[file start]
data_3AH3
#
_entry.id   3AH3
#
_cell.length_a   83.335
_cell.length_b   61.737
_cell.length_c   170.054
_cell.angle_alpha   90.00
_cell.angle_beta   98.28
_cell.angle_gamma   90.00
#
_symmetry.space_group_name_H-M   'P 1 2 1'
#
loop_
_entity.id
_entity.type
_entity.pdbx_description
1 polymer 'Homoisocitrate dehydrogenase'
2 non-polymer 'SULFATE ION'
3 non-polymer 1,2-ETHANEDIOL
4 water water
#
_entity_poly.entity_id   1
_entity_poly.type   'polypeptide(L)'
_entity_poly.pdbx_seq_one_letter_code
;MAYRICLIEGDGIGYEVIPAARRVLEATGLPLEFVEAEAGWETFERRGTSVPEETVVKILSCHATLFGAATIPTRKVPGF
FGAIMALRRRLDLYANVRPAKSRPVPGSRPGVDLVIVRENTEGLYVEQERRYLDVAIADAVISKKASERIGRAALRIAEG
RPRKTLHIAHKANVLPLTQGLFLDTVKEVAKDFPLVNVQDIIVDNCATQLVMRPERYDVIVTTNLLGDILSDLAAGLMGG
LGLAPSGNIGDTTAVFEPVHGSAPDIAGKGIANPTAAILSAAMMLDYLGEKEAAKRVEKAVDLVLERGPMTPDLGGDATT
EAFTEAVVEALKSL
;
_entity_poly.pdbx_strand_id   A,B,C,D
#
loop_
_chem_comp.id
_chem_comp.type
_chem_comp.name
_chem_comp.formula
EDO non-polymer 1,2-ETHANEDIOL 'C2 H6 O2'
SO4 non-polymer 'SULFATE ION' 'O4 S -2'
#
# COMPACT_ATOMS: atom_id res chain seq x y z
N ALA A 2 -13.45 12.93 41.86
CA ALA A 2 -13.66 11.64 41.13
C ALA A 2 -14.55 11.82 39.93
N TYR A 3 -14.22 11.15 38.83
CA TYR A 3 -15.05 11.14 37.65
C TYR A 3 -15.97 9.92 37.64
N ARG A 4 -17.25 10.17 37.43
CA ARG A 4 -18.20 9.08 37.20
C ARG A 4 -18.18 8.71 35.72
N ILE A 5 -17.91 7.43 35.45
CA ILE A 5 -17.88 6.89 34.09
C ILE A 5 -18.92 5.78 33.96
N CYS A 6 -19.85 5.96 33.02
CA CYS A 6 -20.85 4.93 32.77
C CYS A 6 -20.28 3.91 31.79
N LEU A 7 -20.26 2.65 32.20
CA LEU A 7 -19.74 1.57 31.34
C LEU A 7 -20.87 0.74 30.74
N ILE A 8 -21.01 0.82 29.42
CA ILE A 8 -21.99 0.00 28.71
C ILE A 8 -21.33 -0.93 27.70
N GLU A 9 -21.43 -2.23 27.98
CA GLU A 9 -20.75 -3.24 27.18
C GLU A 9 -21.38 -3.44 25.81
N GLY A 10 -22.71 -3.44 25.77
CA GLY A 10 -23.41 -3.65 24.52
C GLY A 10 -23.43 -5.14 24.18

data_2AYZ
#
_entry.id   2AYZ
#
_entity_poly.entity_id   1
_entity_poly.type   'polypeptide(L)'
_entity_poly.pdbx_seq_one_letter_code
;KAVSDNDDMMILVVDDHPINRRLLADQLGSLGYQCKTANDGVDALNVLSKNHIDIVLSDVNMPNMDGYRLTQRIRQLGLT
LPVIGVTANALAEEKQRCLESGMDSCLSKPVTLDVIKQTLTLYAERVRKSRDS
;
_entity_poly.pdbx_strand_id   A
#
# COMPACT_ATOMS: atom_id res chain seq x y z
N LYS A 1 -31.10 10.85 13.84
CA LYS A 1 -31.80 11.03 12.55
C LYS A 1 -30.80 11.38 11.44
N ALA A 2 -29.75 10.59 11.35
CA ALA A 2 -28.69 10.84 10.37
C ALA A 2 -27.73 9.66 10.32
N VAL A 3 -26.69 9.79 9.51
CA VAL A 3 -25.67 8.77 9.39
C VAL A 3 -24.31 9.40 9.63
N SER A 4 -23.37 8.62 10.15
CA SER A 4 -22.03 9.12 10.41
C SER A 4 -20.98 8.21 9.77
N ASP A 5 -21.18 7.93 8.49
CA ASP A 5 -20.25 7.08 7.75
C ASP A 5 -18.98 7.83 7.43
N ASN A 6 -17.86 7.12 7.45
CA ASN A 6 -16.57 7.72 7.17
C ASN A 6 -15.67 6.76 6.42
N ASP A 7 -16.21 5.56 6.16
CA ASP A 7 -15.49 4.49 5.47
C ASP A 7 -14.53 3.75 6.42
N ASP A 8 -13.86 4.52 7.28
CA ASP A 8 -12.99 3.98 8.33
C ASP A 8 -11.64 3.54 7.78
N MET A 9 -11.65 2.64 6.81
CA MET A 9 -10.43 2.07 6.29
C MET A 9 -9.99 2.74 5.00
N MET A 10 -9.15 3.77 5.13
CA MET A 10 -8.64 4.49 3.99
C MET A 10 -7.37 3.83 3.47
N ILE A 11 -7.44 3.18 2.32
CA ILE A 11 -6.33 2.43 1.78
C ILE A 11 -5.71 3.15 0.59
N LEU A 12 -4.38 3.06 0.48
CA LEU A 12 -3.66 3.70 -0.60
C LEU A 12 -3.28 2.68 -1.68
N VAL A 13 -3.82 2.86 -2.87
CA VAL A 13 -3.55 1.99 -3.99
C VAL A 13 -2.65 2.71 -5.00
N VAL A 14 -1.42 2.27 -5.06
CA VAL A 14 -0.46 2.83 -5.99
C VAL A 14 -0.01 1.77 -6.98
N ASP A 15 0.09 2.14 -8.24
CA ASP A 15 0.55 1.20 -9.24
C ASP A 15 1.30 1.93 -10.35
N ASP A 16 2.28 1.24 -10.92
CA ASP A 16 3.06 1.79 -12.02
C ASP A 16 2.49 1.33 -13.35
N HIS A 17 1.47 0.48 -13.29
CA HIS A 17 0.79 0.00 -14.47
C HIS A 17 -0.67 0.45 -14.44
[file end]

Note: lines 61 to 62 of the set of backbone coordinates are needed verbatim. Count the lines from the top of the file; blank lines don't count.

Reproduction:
N ILE A 8 -21.01 0.82 29.42
CA ILE A 8 -21.99 0.00 28.71